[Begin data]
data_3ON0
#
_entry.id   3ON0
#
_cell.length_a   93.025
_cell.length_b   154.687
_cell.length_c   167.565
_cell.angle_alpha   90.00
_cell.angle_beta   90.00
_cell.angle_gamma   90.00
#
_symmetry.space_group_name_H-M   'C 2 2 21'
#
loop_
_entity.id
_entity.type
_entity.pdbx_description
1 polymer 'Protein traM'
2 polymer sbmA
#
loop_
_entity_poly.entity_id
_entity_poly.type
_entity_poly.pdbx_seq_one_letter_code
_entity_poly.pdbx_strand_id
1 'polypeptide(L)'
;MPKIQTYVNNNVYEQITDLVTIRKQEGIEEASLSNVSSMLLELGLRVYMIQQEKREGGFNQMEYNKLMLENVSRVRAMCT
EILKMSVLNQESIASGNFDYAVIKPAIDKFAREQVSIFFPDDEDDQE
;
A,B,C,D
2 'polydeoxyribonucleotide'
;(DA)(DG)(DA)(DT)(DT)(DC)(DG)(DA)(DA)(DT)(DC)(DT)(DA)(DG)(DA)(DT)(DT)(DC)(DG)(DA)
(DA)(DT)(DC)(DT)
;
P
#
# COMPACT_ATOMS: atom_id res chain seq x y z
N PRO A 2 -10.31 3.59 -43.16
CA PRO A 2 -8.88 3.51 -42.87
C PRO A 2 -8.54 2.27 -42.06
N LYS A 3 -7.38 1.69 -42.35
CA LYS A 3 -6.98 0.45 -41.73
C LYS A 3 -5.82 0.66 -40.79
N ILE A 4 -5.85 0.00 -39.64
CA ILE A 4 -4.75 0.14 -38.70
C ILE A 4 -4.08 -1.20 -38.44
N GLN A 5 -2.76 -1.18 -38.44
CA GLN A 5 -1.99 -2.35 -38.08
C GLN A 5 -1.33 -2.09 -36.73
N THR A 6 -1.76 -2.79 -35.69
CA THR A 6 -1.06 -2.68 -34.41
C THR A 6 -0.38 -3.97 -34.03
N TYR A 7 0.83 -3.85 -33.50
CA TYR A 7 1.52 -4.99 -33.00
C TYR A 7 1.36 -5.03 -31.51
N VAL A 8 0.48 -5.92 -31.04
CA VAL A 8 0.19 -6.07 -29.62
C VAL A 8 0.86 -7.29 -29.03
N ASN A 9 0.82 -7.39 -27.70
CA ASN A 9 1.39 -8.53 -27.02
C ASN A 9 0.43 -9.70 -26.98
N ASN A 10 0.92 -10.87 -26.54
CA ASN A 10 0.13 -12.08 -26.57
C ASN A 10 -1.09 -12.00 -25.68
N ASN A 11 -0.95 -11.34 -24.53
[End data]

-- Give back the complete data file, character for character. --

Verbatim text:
data_3ON0
#
_entry.id   3ON0
#
_cell.length_a   93.025
_cell.length_b   154.687
_cell.length_c   167.565
_cell.angle_alpha   90.00
_cell.angle_beta   90.00
_cell.angle_gamma   90.00
#
_symmetry.space_group_name_H-M   'C 2 2 21'
#
loop_
_entity.id
_entity.type
_entity.pdbx_description
1 polymer 'Protein traM'
2 polymer sbmA
#
loop_
_entity_poly.entity_id
_entity_poly.type
_entity_poly.pdbx_seq_one_letter_code
_entity_poly.pdbx_strand_id
1 'polypeptide(L)'
;MPKIQTYVNNNVYEQITDLVTIRKQEGIEEASLSNVSSMLLELGLRVYMIQQEKREGGFNQMEYNKLMLENVSRVRAMCT
EILKMSVLNQESIASGNFDYAVIKPAIDKFAREQVSIFFPDDEDDQE
;
A,B,C,D
2 'polydeoxyribonucleotide'
;(DA)(DG)(DA)(DT)(DT)(DC)(DG)(DA)(DA)(DT)(DC)(DT)(DA)(DG)(DA)(DT)(DT)(DC)(DG)(DA)
(DA)(DT)(DC)(DT)
;
P
#
# COMPACT_ATOMS: atom_id res chain seq x y z
N PRO A 2 -10.31 3.59 -43.16
CA PRO A 2 -8.88 3.51 -42.87
C PRO A 2 -8.54 2.27 -42.06
N LYS A 3 -7.38 1.69 -42.35
CA LYS A 3 -6.98 0.45 -41.73
C LYS A 3 -5.82 0.66 -40.79
N ILE A 4 -5.85 0.00 -39.64
CA ILE A 4 -4.75 0.14 -38.70
C ILE A 4 -4.08 -1.20 -38.44
N GLN A 5 -2.76 -1.18 -38.44
CA GLN A 5 -1.99 -2.35 -38.08
C GLN A 5 -1.33 -2.09 -36.73
N THR A 6 -1.76 -2.79 -35.69
CA THR A 6 -1.06 -2.68 -34.41
C THR A 6 -0.38 -3.97 -34.03
N TYR A 7 0.83 -3.85 -33.50
CA TYR A 7 1.52 -4.99 -33.00
C TYR A 7 1.36 -5.03 -31.51
N VAL A 8 0.48 -5.92 -31.04
CA VAL A 8 0.19 -6.07 -29.62
C VAL A 8 0.86 -7.29 -29.03
N ASN A 9 0.82 -7.39 -27.70
CA ASN A 9 1.39 -8.53 -27.02
C ASN A 9 0.43 -9.70 -26.98
N ASN A 10 0.92 -10.87 -26.54
CA ASN A 10 0.13 -12.08 -26.57
C ASN A 10 -1.09 -12.00 -25.68
N ASN A 11 -0.95 -11.34 -24.53